Have You Ever Been a Scapegoat?

Venting anger is never productive

As we come closer to closing the book on 2019, I would like to reflect on something I’ve recognized that seemed to be more prevalent this past year than ever before.  I understand clearly what the catalyst is in this case. I believe much of what I personally have been experiencing is based on the fact that the pool of qualified dental professionals appears to be growing smaller. I can’t explain it, nor can any of my peers. And although there are still some wonderful, talented and valued dental professionals out there it does take longer to locate and identify them. It’s not only more time-consuming for me, but some of my clients are clearly losing their patience, and in some cases their faith that a reasonable number of quality dental professionals still exist. I continue to assure them all that although it is clearly taking longer to attract and vet job candidates, they are still out there waiting for us to find them.

Over the past few weeks I have had two clients venting their frustrations to me. “Why can’t you find talented, reliable, qualified, loyal, professional, non-money-generated candidates?”  I had one actually send me a scathing text in full caps sharing that he has one person leaving for better pay, one leaving for better hours and one leaving to have a baby—and added “now what am I to do?”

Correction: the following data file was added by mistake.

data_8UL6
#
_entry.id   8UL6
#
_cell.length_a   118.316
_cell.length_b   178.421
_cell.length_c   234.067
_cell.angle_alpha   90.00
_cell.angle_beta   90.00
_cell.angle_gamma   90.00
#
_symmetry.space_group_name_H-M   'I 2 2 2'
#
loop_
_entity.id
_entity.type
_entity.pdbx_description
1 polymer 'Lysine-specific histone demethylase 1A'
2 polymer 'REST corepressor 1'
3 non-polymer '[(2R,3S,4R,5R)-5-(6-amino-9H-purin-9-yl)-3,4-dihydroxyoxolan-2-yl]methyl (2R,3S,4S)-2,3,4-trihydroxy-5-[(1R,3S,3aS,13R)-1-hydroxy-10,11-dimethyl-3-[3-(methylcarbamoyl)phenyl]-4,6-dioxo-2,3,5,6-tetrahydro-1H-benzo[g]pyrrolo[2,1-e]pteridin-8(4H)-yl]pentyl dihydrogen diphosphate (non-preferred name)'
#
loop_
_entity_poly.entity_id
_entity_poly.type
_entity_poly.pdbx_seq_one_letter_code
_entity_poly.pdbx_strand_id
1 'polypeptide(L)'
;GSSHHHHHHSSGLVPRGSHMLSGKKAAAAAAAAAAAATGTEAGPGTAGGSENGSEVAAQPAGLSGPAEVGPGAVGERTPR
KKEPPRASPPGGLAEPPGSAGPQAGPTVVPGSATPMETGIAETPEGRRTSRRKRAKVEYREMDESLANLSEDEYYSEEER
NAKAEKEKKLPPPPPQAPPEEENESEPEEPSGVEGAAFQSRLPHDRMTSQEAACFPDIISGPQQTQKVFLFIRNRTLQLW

While I understand and feel his pain, I’m having a difficult time understanding why ranting at me is going to change anything. He closed by saying, “I’ve been in practice for 35 years and have never had anything like this happen before!” I was hurt initially but took a deep breath and realized that I have just become someone’s scapegoat. Once I calmed down I proceeded to respond by reminding him that: first, it isn’t the end of the world and that unfortunately this is one of the challenges of running a business; and second, that sometimes everything appears to fall apart at once, but it certainly doesn’t mean it’s the end.

There are ways of buying ourselves time by recruiting some temporary help while we search for the best candidates to fill the positions. I reminded him that venting his frustration in this way will clearly send a poor message to his existing team members, as there is no defeat here, simply a business challenge that will be addressed properly and resolved.

Challenges come at all of us at one time or another. Heaven knows I’ve had my share, but to take frustration and anger and direct it at someone else not only doesn’t solve anything, it will only make the mountain harder to climb, as it will then limit the support and respect you will receive from others just when you probably need it most.